Clevelanders celebrate the annual Festival of Freedom in June 1945.

World War II and aftermath[edit]

On December 7, 1941, Imperial Japan attacked Pearl Harbor and declared war on the United States. One of the victims of the attack was a Cleveland native, Rear Admiral Isaac C. Kidd.[74] The attack signaled America's entry into World War II. A major hub of the "Arsenal of Democracy", Cleveland under Democratic Mayor Frank Lausche contributed massively to the U.S. war effort as the fifth largest manufacturing center in the nation.[74] Cleveland's first mayor of Eastern European descent, Lausche also oversaw the establishment of the Cleveland Transit System, the predecessor to the Greater Cleveland Regional Transit Authority.[75]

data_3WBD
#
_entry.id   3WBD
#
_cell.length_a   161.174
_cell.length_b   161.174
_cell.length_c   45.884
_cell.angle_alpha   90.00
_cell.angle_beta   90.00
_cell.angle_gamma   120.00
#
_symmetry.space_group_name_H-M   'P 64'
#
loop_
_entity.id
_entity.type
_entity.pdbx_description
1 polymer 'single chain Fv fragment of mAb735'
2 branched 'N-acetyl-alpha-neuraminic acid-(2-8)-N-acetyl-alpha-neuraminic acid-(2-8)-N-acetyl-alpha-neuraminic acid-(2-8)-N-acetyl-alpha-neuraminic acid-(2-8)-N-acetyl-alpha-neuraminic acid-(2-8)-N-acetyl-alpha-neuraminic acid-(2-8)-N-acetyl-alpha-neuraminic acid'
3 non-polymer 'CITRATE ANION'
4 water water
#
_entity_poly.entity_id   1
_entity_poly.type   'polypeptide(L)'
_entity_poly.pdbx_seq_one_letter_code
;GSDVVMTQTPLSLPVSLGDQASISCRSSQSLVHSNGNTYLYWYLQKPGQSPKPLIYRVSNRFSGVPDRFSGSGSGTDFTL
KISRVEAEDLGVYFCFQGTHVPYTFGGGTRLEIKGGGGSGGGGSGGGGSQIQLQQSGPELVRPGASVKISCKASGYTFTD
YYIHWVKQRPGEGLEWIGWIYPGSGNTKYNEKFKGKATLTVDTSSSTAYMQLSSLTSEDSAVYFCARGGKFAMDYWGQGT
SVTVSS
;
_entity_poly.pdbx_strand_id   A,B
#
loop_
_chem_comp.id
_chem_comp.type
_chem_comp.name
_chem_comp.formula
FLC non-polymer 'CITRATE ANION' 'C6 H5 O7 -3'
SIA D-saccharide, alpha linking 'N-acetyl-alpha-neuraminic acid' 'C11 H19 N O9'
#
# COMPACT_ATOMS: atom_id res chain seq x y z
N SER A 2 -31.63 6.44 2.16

After the war, Cleveland initially experienced an economic boom, and businesses declared the city to be the "best location in the nation."[76][77] In 1949, the city was named an All-America City for the first time and, in 1950, its population reached 914,808.[78][31] In sports, the Indians won the 1948 World Series, the hockey team, the Barons, became champions of the American Hockey League, and the Browns dominated professional football in the 1950s. As a result, along with track and boxing champions produced, Cleveland was declared the "City of Champions" in sports at this time.[79] The 1950s also saw the rising popularity of a new music genre that local WJW (AM) disc jockey Alan Freed dubbed "rock and roll."[80]